Monitoring Solar Irradiance

A number of issues are common to stakeholders, providers, existing and prospective customers in the solar energy industry. These are typically highlighted in exhibitions, workshops or via support requests.

Monitoring Solar Irradiance

Image Credit: OTT HydroMet - Solar Energy

To help address these common issues, Kipp & Zonen have compiled a white paper that summarizes the most common requests for information and clarification. Many of these questions stem from confusion resulting from recent changes in key international standards – a common issue across the industry. 

The white paper explains what can be understood as solar radiation, its specific properties and how the different components arriving at the Earth’s surface are not only related but how they are influenced by the atmosphere and sky conditions.

The ISO 9060 Standard

ISO 9060 is entitled “Solar energy – Specification and classification of instruments for measuring hemispherical solar and direct solar radiation”. This standard defines the use of a pyranometer in terms of measuring global horizontal or tilted irradiance (GHI and GTI) and - when shaded - diffuse horizontal irradiance (DHI).

The standard also defines and explores the use of a pyrheliometer for measuring direct normal irradiance (DNI). Plane of array (POA) irradiance is the most important parameter for the majority of PV applications.

This standard was first introduced in 1990, with many individuals working in solar energy being familiar with its defined performance classifications of Second Class, First Class and Secondary Standard pyranometers – these classifications are listed here in order of improving measurement performance.

Monitoring Solar Irradiance

Image Credit: OTT HydroMet - Solar Energy

Kipp & Zonen’s white paper highlights the reasons why it is only possible to adhere to the specifications by using thermoelectric detectors - generally, a thermopile fitted with a black absorptive coating and a glass dome.

Measuring Solar Irradiance

These definitions changed in November 2018 with the updated ISO 9060 standard. New ‘pyranometer’ classifications are defined - C, B and A - allowing photoelectric detectors with an uneven and limited spectral response.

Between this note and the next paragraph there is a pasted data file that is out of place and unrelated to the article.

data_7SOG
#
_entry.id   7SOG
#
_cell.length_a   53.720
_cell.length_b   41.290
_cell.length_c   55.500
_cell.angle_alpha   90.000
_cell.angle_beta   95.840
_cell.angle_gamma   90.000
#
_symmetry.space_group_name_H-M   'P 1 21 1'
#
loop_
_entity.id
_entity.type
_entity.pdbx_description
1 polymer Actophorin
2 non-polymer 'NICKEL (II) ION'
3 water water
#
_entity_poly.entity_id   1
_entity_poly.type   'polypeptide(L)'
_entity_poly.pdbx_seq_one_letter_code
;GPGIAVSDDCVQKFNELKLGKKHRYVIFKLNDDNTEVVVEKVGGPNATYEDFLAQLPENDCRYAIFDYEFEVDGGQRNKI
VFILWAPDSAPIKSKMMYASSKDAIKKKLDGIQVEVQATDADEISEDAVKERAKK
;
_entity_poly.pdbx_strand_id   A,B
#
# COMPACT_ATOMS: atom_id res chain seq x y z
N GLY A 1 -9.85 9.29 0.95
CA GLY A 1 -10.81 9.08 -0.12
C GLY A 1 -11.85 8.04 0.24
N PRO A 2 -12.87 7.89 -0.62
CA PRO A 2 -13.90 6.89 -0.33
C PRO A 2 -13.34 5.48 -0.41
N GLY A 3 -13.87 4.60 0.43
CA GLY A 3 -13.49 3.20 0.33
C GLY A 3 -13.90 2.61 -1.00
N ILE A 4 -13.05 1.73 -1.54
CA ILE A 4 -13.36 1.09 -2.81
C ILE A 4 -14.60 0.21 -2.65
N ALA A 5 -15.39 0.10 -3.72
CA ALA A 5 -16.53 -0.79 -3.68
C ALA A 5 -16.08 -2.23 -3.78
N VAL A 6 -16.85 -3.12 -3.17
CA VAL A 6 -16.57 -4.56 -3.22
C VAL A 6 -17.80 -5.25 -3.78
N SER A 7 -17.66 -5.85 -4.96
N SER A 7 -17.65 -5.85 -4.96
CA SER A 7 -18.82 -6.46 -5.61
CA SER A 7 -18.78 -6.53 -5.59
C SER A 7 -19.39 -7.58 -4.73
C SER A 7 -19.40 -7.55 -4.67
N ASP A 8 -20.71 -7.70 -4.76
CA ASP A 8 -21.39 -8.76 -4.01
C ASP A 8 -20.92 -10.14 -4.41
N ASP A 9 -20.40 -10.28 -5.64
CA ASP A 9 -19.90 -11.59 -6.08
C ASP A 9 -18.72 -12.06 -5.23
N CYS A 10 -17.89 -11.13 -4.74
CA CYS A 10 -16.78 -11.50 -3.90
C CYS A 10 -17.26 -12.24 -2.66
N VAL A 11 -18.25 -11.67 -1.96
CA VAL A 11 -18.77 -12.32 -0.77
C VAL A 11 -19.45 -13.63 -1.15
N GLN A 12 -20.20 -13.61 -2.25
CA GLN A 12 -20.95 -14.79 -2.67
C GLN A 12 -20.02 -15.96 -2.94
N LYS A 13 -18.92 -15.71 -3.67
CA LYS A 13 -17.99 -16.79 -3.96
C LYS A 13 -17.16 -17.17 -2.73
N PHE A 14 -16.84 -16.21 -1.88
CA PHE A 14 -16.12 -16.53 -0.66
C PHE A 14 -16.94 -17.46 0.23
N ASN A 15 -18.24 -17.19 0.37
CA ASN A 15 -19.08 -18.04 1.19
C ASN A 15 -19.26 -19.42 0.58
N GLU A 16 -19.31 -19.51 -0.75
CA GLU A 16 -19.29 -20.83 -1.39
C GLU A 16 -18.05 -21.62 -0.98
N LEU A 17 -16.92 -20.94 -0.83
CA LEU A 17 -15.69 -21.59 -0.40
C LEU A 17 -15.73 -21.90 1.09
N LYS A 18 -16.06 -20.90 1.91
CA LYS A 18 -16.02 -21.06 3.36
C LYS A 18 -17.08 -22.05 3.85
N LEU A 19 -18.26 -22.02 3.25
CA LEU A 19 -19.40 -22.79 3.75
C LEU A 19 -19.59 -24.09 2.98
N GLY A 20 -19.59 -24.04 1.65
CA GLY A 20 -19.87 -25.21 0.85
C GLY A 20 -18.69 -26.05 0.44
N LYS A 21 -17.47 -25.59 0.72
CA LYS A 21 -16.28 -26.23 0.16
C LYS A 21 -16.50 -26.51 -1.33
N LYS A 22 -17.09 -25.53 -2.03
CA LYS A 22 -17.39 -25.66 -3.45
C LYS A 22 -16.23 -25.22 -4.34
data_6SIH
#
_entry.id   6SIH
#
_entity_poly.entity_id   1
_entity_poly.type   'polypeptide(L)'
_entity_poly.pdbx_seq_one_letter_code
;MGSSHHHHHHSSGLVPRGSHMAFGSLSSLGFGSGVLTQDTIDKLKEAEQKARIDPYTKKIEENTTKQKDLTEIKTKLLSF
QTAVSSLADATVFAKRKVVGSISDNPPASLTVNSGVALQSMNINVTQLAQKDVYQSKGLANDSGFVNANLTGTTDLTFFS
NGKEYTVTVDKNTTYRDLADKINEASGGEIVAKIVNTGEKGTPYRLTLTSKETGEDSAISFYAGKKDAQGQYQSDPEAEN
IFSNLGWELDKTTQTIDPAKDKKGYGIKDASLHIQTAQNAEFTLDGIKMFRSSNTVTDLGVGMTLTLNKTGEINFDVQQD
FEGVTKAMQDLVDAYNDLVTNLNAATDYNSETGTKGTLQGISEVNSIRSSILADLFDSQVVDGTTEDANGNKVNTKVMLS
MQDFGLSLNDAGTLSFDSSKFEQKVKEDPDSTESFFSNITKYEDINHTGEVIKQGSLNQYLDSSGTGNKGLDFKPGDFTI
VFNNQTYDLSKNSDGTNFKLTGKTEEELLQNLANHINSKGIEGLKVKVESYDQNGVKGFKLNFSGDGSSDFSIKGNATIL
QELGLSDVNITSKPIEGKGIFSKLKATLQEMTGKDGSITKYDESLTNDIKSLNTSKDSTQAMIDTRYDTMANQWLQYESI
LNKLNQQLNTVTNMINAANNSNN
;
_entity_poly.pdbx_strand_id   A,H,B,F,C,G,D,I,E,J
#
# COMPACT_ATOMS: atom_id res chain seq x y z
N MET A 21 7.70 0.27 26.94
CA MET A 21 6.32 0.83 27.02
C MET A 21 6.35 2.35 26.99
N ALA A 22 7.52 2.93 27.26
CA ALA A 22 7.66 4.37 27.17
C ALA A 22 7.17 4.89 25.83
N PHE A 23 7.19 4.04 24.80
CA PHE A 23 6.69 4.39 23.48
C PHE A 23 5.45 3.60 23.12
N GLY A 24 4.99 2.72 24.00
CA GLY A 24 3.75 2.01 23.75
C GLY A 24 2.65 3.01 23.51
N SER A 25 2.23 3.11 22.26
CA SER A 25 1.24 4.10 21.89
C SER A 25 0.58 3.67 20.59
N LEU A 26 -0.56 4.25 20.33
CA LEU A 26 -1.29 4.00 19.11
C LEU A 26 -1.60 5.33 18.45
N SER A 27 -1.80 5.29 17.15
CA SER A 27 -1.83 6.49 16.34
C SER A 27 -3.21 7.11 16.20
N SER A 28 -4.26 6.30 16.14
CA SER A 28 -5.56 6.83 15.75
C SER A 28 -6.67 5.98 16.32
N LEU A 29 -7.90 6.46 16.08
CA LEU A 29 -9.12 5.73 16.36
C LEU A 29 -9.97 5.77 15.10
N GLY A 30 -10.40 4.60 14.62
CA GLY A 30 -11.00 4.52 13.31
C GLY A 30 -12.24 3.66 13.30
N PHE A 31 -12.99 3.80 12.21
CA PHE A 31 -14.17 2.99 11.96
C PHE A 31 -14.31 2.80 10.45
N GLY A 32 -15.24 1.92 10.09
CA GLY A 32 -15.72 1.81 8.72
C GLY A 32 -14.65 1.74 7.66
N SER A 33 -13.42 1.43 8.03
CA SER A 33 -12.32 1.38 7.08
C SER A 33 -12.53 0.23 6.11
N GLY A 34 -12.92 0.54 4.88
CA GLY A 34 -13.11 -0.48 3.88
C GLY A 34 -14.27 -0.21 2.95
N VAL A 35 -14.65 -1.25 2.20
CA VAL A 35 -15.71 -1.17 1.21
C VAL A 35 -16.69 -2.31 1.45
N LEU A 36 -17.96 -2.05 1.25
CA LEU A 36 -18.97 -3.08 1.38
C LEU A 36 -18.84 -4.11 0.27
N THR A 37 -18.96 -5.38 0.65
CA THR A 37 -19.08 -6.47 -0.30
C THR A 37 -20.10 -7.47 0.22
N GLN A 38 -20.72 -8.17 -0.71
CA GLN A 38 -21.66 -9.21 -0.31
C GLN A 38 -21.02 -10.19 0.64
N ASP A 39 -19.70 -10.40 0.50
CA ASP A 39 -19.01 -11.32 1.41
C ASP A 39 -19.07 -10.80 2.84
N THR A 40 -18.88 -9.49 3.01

In the guidance, a well-designed thermopile pyranometer would now be described as ‘spectrally flat’ class C, B or A.

Another sub-category has been introduced for ‘fast response’ instruments. Class A units must also be individually tested to ensure that these sufficiently meet temperature and direction (cosine) response limits.

The IEC 61274-1 Standard

The IEC 61274-1 standard was first published in March 2017 - Photovoltaic system performance – Part 1: Monitoring. This standard defines three distinct classes of monitoring for every type of PV solar power plant.

These range from basic (C), to medium (B) to high accuracy (A). The guidance still refers to the original ISO 9060:1990 pyranometer classifications, however.

It should be noted that ISO 9060:2018 Class A pyranometer would not automatically meet the Class A monitoring requirements of IEC 61724. A range of other implications should also be considered, such as maintenance costs.

The white paper from Kipp & Zonen provides guidance on these complexities, also highlighting other commonly misunderstood topics - pyranometer measurement uncertainty, soiling monitoring and approaches to keeping optical domes and windows clean.

The white paper also contains a section that focuses on the importance of accurately monitoring solar irradiance in each phase of utility-scale solar power projects, beginning with site prospecting and plant design, through to installation and commissioning and operation and maintenance.

The white paper provides a robust explanation of the benefits of high quality irradiance data when looking to quantify performance ratios before concluding with several examples of international solar energy projects that rely upon Kipp & Zonen’s solar radiation monitoring equipment.

This information has been sourced, reviewed and adapted from materials provided by OTT HydroMet - Solar Energy.

For more information on this source, please visit OTT HydroMet - Solar Energy.

Citations

Please use one of the following formats to cite this article in your essay, paper or report:

  • APA

    OTT HydroMet - Solar Energy. (2021, September 23). Monitoring Solar Irradiance. AZoCleantech. Retrieved on October 19, 2021 from https://www.azocleantech.com/article.aspx?ArticleID=1310.

  • MLA

    OTT HydroMet - Solar Energy. "Monitoring Solar Irradiance". AZoCleantech. 19 October 2021. <https://www.azocleantech.com/article.aspx?ArticleID=1310>.

  • Chicago

    OTT HydroMet - Solar Energy. "Monitoring Solar Irradiance". AZoCleantech. https://www.azocleantech.com/article.aspx?ArticleID=1310. (accessed October 19, 2021).

  • Harvard

    OTT HydroMet - Solar Energy. 2021. Monitoring Solar Irradiance. AZoCleantech, viewed 19 October 2021, https://www.azocleantech.com/article.aspx?ArticleID=1310.

Ask A Question

Do you have a question you'd like to ask regarding this article?

Leave your feedback
Submit